Product Safety 148 29.6
Employees 119 23.8
Environmental 130 26.0
Total 500 100.0

Factor Analysis

The data collected from the respondents was put through a factor analysis. Factor analysis is a statistical method for extracting underlying factors from a data set consisting of many critical variables. Factor analysis, as defined by Nargudkar, is "a collection of procedures that, by examining correlations between variables, decreases their number into fewer factors, which describe much of the original data more cheaply."

Concern for the environment, customer awareness, product quality, recycling initiatives, and a focus on creating a green environment were only few of the marketing focuses of this investigation. Each factor has been given a name that makes sense in light of the data that has been stored into it Table 3.

Table 3 Factor 1: Environmental Concern
Item NO. Description Item Load Factor  Load % of Variance
1 Making green goods using ecologically favourable technologies 0.646 1.66 10.890
2 defining environmental standards that suppliers must adhere to 0.537
3 To safeguard the environment, turning to alternate energy sources 0.477

Consideration for the Environment is the first consideration, and it consists of three sub factors. You may find these goods here: Production of eco-friendly goods via the use of environmentally friendly technologies; establishment of environmental requirements suppliers must satisfy; and transition to alternative energy sources (loads of 0.646, 0.537, and 0.477, respectively). A total of 10.89% of the variation can be accounted for by this component, making it the single most important factor, as shown by the rotated matrix.

The use of cutting-edge technology allows for the production of both environmentally friendly and non-green goods. The product may be manufactured using high-tech technology, but that doesn't mean it's eco-friendly. The production of green goods, as opposed to conventional products, requires the use of ecologically friendly technology. It might be anything from machinery to tools to equipment. In order for the supplier to achieve the environmental standards specified by the manufacturer, the manufacturer must invest his time in instructing the supplier on the kind of material to be utilized. This suggests that manufacturers are increasingly concerned about environmental impact despite the high costs associated with producing these goods. As a result, efforts to create eco-friendly goods have increased. Some companies are switching to more costly renewable energy sources in an effort to protect the planet Table 4.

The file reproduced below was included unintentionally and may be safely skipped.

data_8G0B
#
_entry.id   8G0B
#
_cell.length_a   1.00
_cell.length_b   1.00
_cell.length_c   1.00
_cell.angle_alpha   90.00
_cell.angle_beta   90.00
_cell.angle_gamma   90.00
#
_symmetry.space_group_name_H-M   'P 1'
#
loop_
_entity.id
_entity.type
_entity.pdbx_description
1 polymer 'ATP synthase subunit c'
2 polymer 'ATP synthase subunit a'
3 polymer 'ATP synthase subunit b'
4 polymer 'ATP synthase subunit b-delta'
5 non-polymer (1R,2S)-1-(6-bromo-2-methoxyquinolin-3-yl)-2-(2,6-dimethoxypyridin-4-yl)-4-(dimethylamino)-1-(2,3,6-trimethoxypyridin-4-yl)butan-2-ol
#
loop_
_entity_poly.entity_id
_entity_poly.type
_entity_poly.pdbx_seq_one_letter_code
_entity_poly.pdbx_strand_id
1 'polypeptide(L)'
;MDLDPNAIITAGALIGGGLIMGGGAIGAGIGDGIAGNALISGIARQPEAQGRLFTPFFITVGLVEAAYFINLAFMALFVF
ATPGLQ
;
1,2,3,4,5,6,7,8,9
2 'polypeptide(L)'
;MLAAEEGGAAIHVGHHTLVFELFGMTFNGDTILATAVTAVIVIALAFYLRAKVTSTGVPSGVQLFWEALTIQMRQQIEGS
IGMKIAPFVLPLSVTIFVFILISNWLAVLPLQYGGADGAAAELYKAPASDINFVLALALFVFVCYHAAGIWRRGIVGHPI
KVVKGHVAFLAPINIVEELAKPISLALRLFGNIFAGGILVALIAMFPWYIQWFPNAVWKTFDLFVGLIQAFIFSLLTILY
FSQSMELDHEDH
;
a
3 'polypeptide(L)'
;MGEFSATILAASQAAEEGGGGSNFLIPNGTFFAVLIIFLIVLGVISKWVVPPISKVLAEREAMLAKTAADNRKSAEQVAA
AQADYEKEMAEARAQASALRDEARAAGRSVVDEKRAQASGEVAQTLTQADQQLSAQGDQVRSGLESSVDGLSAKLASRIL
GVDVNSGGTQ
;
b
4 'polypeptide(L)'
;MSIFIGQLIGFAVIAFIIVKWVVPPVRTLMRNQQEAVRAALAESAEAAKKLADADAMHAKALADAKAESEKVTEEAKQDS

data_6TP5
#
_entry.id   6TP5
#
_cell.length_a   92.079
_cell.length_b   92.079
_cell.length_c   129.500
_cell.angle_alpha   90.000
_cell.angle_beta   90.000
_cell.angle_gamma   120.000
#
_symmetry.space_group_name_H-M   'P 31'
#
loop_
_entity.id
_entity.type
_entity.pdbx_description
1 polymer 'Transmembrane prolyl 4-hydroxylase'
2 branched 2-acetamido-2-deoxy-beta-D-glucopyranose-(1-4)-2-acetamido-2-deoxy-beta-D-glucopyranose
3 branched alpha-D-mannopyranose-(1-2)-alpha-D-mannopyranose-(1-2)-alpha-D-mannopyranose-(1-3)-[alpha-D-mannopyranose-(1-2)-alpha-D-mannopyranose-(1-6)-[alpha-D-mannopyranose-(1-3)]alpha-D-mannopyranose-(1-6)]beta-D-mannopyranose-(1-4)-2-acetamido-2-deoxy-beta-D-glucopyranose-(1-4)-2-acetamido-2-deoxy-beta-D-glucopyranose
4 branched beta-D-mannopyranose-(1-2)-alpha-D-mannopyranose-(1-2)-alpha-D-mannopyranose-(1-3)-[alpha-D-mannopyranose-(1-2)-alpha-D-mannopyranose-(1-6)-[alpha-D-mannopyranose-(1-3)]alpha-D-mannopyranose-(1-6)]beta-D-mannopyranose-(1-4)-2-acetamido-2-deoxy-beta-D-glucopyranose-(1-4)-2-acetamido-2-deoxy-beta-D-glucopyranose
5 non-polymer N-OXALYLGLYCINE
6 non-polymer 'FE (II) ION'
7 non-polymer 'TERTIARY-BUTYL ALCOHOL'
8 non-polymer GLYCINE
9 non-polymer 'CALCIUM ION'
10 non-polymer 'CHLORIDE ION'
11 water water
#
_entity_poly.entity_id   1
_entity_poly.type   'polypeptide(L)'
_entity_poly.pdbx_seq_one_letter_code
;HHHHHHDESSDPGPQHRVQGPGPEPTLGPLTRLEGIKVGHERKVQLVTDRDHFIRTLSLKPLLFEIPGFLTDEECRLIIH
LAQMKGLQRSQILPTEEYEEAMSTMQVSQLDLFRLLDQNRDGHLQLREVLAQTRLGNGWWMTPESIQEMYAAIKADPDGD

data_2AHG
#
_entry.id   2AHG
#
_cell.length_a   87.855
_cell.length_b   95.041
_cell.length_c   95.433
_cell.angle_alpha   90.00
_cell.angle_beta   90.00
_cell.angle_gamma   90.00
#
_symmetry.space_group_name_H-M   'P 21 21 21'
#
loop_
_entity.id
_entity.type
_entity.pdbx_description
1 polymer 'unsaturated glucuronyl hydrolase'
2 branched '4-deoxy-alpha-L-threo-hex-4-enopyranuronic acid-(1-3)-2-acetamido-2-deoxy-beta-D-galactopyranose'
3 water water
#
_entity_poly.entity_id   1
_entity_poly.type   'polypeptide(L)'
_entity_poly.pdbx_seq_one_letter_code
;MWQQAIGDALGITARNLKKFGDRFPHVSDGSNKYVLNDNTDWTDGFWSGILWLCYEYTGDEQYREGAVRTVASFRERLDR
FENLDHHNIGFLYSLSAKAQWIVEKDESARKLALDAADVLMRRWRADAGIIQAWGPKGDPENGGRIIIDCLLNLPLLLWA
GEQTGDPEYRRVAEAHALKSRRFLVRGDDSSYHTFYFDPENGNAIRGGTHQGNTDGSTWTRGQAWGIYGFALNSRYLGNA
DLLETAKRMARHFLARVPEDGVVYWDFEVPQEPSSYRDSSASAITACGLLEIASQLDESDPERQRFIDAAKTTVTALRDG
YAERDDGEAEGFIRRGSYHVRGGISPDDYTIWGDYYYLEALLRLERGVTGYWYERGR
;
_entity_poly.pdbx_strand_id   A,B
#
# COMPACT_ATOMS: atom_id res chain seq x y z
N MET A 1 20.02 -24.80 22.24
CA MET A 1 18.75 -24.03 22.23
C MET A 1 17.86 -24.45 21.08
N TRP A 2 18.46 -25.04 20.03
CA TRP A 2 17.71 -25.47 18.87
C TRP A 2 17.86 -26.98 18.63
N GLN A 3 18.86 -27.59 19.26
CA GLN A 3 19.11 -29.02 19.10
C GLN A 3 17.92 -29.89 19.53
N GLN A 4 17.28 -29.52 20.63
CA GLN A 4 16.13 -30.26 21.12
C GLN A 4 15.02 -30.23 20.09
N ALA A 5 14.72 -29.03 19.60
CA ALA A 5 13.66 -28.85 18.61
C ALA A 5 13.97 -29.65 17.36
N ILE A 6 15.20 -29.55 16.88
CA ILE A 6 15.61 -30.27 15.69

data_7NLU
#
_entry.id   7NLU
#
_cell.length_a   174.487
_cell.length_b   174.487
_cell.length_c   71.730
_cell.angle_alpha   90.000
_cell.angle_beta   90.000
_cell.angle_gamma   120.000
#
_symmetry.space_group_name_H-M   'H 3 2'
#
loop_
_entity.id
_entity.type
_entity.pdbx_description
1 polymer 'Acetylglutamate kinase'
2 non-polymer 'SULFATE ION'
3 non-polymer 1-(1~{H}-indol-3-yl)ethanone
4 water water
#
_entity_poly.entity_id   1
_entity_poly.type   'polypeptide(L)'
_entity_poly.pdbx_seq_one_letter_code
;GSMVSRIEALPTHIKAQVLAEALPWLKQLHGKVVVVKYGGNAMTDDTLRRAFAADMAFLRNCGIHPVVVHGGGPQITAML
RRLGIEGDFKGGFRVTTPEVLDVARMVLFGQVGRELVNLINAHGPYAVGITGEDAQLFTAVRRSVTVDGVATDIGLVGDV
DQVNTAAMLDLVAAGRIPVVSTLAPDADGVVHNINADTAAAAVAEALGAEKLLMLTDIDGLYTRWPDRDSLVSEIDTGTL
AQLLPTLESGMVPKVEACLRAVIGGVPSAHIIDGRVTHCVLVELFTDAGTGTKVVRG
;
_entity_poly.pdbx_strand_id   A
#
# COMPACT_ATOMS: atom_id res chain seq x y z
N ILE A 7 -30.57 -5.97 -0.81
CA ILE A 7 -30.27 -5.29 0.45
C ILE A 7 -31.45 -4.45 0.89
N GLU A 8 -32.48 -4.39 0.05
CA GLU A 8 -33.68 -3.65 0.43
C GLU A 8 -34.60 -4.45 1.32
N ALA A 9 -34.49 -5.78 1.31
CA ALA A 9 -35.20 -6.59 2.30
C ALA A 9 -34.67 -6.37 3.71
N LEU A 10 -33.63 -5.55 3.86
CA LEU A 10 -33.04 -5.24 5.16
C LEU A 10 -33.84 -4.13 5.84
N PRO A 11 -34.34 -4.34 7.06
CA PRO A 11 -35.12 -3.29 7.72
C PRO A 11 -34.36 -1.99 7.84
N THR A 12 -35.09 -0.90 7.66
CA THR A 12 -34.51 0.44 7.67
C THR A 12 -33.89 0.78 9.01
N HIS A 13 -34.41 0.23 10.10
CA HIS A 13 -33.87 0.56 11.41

Table 4 Factor 2: Promotional Techniques
Item NO. Description Item Load Factor Load % of Variance
4 Brochures are used to promote a green product 0.708 1.622 9.500
5 There are advertisements for green products in the newspaper and magazines 0.483
6 There is a link to an internet advertising for a green product 0.431

The second component is a set of three products and their respective loads used in promotional strategies. There are three constituents that contribute to the whole, and they are: We provide newspaper ads featuring green items, brochures, and internet ads for green goods. The second element, this one accounts for 12.606% of the total variation. The commercial will showcase the newest item available to consumers. It's how people find out about cool new stuff that companies are selling. Ads in newspapers, brochures, and on the web are written to inform readers about the product and shape a favourable impression in their heads. In order to promote and influence customer purchasing decisions, we provide all relevant information in a clear and engaging fashion, including product advantages, use, ingredients, validity, etc. "that the purchase choice approximately 70% of respondents gets impacted by environmental messaging in commercials and product labelling," concluded Chase and Smith. Davis The customer is interested in learning exclusively about the particular product or service they are considering purchasing (1993).